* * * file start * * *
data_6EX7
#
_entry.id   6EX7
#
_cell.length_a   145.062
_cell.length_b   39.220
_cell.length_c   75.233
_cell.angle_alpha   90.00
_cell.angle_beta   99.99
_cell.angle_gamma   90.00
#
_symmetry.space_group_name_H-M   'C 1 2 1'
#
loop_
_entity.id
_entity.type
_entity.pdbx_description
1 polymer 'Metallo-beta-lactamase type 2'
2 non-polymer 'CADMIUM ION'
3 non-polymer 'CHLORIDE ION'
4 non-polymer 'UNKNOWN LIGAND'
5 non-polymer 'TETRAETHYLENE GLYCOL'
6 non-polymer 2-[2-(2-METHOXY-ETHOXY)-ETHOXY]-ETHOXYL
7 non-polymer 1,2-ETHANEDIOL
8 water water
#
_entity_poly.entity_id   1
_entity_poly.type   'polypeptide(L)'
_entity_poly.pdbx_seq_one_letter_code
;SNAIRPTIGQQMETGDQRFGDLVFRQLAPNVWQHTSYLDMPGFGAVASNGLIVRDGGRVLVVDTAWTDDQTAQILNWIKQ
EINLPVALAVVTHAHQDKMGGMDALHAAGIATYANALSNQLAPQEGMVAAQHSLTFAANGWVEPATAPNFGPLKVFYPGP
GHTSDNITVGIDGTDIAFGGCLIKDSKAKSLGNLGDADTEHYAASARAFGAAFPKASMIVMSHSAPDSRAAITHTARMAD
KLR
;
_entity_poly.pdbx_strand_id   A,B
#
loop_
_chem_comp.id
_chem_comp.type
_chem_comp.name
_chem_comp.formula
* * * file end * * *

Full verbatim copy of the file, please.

data_6EX7
#
_entry.id   6EX7
#
_cell.length_a   145.062
_cell.length_b   39.220
_cell.length_c   75.233
_cell.angle_alpha   90.00
_cell.angle_beta   99.99
_cell.angle_gamma   90.00
#
_symmetry.space_group_name_H-M   'C 1 2 1'
#
loop_
_entity.id
_entity.type
_entity.pdbx_description
1 polymer 'Metallo-beta-lactamase type 2'
2 non-polymer 'CADMIUM ION'
3 non-polymer 'CHLORIDE ION'
4 non-polymer 'UNKNOWN LIGAND'
5 non-polymer 'TETRAETHYLENE GLYCOL'
6 non-polymer 2-[2-(2-METHOXY-ETHOXY)-ETHOXY]-ETHOXYL
7 non-polymer 1,2-ETHANEDIOL
8 water water
#
_entity_poly.entity_id   1
_entity_poly.type   'polypeptide(L)'
_entity_poly.pdbx_seq_one_letter_code
;SNAIRPTIGQQMETGDQRFGDLVFRQLAPNVWQHTSYLDMPGFGAVASNGLIVRDGGRVLVVDTAWTDDQTAQILNWIKQ
EINLPVALAVVTHAHQDKMGGMDALHAAGIATYANALSNQLAPQEGMVAAQHSLTFAANGWVEPATAPNFGPLKVFYPGP
GHTSDNITVGIDGTDIAFGGCLIKDSKAKSLGNLGDADTEHYAASARAFGAAFPKASMIVMSHSAPDSRAAITHTARMAD
KLR
;
_entity_poly.pdbx_strand_id   A,B
#
loop_
_chem_comp.id
_chem_comp.type
_chem_comp.name
_chem_comp.formula